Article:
Going out to eat at a really cheap yakiniku place. It was ok. The company was great though.





We taught S-san on Monday night. He went on a spur of the moment trip to Thailand and Cambodia for his last week of summer vacation from graduate school. It was a pretty hilarious story. I'll have to tell it when I get home.

Quail. Takeda 長老 bought one. I had a taste. It was just crunchy.


Zone Leader council was this week so there was lots of crazy preparation going into translating the mission training plan, Kobe no Kiseki (mission newsletter), etc. and making copies. Then of course, as always, they come over after their meeting and stock up on stuff for their zone and we run around for a little over an hour trying to accommodate them.  It's fun.
Zone training yesterday. My last meeting.

We finally moved the Senri apartment. They needed it, their old apartment was really bad. This new one was nice, but on the third floor with no elevator. We were sore. Elder Hugo, who happened to help us move the Sakai apartment, got transferred to Senri right after it moved. I feel so bad that in two transfers he's had to move two apartments. I hope he gets to stay and enjoy this one. He was extremely helpful with both. Elder Vilchis is the other Elder in Senri and he was in my district in Ako. It was good to see them one last time.

In the truck, on the way to Senri.


Waiting for the moving van.

Eating a quick lunch at McDonald's.

All done, and holding some of the junk that was left.


The AP's picked us up from the rental car place and took us to the Burger Pit. Do you remember me writing about it the last time I was in Kobe? It's incredible.



Kobe beef burgers. Expensive, but totally worth it.


All of this going on and I still have to pack and get my suitcases sent off by Monday.

I suppose this is the last email I'll write home. For some reason I don't feel quite right about sending some sappy wrap-up. Do you need one? I figure what I've said every week is sufficient.

I'll attach the last president's letter I wrote:

President Zinke,

Well, in accordance with the exit letter I received at the beginning of the transfer, this will be my last letter. It's the end of the line. I don't know what I'm supposed to think, supposed to feel, supposed do, or supposed to say. To be honest it's kind of a scary place I'm in right now. I have no idea what's waiting for me on the other side. I have to leave everything I know and love behind...just like I did two years ago. I guess going on a mission and returning from a mission are very similar experiences emotionally.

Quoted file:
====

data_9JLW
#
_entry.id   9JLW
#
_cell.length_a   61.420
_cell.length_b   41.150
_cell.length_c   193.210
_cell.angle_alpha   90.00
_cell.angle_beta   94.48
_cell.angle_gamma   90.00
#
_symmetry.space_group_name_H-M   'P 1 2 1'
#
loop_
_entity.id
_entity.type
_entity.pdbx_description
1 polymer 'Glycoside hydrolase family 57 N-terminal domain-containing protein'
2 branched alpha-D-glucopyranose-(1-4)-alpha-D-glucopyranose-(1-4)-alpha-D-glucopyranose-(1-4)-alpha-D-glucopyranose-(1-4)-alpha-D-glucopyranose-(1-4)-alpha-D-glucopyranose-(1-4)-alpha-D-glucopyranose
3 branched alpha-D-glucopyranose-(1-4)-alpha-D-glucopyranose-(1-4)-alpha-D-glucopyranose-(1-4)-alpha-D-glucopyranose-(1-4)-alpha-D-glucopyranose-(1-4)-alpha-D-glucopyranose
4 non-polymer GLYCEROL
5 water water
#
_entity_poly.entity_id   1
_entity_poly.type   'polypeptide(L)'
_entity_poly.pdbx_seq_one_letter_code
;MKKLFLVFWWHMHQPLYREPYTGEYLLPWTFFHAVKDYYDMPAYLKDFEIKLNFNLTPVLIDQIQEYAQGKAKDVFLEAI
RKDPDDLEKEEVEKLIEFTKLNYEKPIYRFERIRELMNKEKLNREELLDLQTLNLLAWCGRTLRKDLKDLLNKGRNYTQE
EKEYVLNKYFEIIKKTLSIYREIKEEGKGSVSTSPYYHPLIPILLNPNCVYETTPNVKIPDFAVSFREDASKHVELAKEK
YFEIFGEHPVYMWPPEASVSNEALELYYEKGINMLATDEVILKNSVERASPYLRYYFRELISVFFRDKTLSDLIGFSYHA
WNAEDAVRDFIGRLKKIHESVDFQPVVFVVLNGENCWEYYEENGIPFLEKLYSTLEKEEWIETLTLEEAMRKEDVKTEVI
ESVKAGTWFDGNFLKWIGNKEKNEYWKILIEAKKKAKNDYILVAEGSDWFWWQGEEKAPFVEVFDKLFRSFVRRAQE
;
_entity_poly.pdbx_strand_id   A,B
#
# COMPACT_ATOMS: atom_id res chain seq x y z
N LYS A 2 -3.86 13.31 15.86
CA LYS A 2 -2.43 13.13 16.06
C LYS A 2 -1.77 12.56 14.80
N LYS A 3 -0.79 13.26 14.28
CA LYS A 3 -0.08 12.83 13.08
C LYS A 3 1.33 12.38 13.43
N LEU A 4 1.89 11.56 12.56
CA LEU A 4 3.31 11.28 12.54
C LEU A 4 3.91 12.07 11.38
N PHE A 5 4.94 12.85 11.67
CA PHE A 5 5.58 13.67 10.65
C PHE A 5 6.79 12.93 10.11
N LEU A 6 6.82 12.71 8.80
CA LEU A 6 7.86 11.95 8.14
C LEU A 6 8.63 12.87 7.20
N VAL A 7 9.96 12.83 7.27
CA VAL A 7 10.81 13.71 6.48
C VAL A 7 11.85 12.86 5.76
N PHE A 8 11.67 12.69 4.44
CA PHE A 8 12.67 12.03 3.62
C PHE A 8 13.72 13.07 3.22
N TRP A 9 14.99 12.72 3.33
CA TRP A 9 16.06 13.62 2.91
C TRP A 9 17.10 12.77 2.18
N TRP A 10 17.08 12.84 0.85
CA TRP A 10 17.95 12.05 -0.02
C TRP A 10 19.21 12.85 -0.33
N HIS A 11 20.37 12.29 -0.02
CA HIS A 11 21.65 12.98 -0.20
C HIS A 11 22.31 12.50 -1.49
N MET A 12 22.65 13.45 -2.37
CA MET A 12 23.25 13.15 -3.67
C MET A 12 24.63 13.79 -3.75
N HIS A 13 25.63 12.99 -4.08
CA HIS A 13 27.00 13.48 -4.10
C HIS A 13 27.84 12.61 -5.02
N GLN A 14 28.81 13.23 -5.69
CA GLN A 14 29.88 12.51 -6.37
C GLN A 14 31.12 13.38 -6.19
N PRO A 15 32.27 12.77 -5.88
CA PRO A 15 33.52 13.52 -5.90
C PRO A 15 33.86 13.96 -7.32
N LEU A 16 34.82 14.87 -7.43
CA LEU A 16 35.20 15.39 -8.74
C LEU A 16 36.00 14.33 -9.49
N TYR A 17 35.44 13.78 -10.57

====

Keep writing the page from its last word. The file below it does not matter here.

It's hard for me to look at my mission as a whole. When people ask me questions like "what's the best thing you've learned on your mission?" or "what's your favorite/least favorite thing about a mission?" it's really hard for me to answer. It's so much more than a single experience. The time period is too long to measure as a single experience. I've spent two years of my life wearing Jesus Christ's name everywhere I went and testifying of him. The experiences, lessons, and memories are too many to review and too varied to sum up.

We use the terms "birth" and "death" to describe coming and going missionaries, and it's discouraged because we would hope that missionaries take everything they learned home with them and continue to be disciples of Christ for the rest of their lives. These two terms however, have taken on a very poignant meaning for me as I near the end of my mission.

I came on my mission proud. I thought I was strong. I thought I could handle anything. I thought that I was very specially prepared for my mission and that for some it would be hard, but for me it would come naturally. I laugh reading what I just wrote, but I really think it's true.

The MTC was a dreary, half-reality three months, but once I was in the mission field, it truly was about as close to being a new-born infant as I've ever been. I could do nothing on my own. I knew my purpose as a missionary was to invite others to come unto Christ, but I didn't know how to go about doing that. My language abilities were 1/10 of what I thought they were. My confidence was 1/100 of what I thought it was. Even beyond my purpose as a missionary, I needed to be nurtured as a human being. I even relied on a companion to feed me at the beginning of my mission.

There were miracles along the way. I learned some things quick; some things I never got used to. One thing that was consistent though were trials and difficulties. But it wasn't constant. I feel like there were times when I felt really good about my mission, and felt like it was the happiest time of my life, but I also experienced what I thought was the hardest thing I've ever done in my life....about five times over.

When I thought I had overcome the worst, there was always another bigger trial waiting for me.